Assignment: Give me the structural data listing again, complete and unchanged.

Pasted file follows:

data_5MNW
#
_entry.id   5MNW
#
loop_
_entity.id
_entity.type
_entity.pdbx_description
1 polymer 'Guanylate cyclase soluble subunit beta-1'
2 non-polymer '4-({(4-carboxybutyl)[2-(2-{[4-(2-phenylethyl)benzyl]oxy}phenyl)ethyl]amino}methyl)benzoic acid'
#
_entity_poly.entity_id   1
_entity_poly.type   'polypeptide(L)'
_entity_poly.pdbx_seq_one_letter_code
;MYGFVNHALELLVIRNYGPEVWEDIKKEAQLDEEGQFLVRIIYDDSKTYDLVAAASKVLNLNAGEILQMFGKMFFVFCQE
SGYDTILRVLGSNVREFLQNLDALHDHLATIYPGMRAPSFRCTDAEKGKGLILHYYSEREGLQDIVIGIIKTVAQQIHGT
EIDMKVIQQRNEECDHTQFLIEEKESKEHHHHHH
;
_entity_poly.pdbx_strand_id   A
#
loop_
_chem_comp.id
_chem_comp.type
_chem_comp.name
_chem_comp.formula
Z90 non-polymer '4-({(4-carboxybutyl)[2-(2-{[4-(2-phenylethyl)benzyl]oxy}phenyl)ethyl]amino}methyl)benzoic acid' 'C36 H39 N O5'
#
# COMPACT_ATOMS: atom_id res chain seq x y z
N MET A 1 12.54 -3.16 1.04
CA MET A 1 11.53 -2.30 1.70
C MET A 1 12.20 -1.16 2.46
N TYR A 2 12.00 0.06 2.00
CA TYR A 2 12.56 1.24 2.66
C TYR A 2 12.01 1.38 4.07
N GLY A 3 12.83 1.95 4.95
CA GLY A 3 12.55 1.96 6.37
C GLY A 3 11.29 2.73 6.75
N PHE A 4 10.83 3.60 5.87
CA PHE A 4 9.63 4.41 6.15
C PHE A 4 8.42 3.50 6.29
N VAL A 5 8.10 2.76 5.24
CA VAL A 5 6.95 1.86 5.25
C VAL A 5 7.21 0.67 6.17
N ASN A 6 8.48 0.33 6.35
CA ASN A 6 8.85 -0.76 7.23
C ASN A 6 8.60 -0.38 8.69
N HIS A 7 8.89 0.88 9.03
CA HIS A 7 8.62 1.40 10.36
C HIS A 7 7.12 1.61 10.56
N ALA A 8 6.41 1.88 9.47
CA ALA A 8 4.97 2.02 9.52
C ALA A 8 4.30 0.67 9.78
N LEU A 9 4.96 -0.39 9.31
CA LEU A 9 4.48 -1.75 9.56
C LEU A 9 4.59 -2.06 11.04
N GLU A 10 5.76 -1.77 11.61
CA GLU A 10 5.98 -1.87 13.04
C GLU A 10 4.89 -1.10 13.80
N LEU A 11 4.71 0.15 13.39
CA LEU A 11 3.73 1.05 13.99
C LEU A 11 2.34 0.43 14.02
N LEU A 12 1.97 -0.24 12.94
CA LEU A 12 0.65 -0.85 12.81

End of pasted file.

data_5MNW
#
_entry.id   5MNW
#
loop_
_entity.id
_entity.type
_entity.pdbx_description
1 polymer 'Guanylate cyclase soluble subunit beta-1'
2 non-polymer '4-({(4-carboxybutyl)[2-(2-{[4-(2-phenylethyl)benzyl]oxy}phenyl)ethyl]amino}methyl)benzoic acid'
#
_entity_poly.entity_id   1
_entity_poly.type   'polypeptide(L)'
_entity_poly.pdbx_seq_one_letter_code
;MYGFVNHALELLVIRNYGPEVWEDIKKEAQLDEEGQFLVRIIYDDSKTYDLVAAASKVLNLNAGEILQMFGKMFFVFCQE
SGYDTILRVLGSNVREFLQNLDALHDHLATIYPGMRAPSFRCTDAEKGKGLILHYYSEREGLQDIVIGIIKTVAQQIHGT
EIDMKVIQQRNEECDHTQFLIEEKESKEHHHHHH
;
_entity_poly.pdbx_strand_id   A
#
loop_
_chem_comp.id
_chem_comp.type
_chem_comp.name
_chem_comp.formula
Z90 non-polymer '4-({(4-carboxybutyl)[2-(2-{[4-(2-phenylethyl)benzyl]oxy}phenyl)ethyl]amino}methyl)benzoic acid' 'C36 H39 N O5'
#
# COMPACT_ATOMS: atom_id res chain seq x y z
N MET A 1 12.54 -3.16 1.04
CA MET A 1 11.53 -2.30 1.70
C MET A 1 12.20 -1.16 2.46
N TYR A 2 12.00 0.06 2.00
CA TYR A 2 12.56 1.24 2.66
C TYR A 2 12.01 1.38 4.07
N GLY A 3 12.83 1.95 4.95
CA GLY A 3 12.55 1.96 6.37
C GLY A 3 11.29 2.73 6.75
N PHE A 4 10.83 3.60 5.87
CA PHE A 4 9.63 4.41 6.15
C PHE A 4 8.42 3.50 6.29
N VAL A 5 8.10 2.76 5.24
CA VAL A 5 6.95 1.86 5.25
C VAL A 5 7.21 0.67 6.17
N ASN A 6 8.48 0.33 6.35
CA ASN A 6 8.85 -0.76 7.23
C ASN A 6 8.60 -0.38 8.69
N HIS A 7 8.89 0.88 9.03
CA HIS A 7 8.62 1.40 10.36
C HIS A 7 7.12 1.61 10.56
N ALA A 8 6.41 1.88 9.47
CA ALA A 8 4.97 2.02 9.52
C ALA A 8 4.30 0.67 9.78
N LEU A 9 4.96 -0.39 9.31
CA LEU A 9 4.48 -1.75 9.56
C LEU A 9 4.59 -2.06 11.04
N GLU A 10 5.76 -1.77 11.61
CA GLU A 10 5.98 -1.87 13.04
C GLU A 10 4.89 -1.10 13.80
N LEU A 11 4.71 0.15 13.39
CA LEU A 11 3.73 1.05 13.99
C LEU A 11 2.34 0.43 14.02
N LEU A 12 1.97 -0.24 12.94
CA LEU A 12 0.65 -0.85 12.81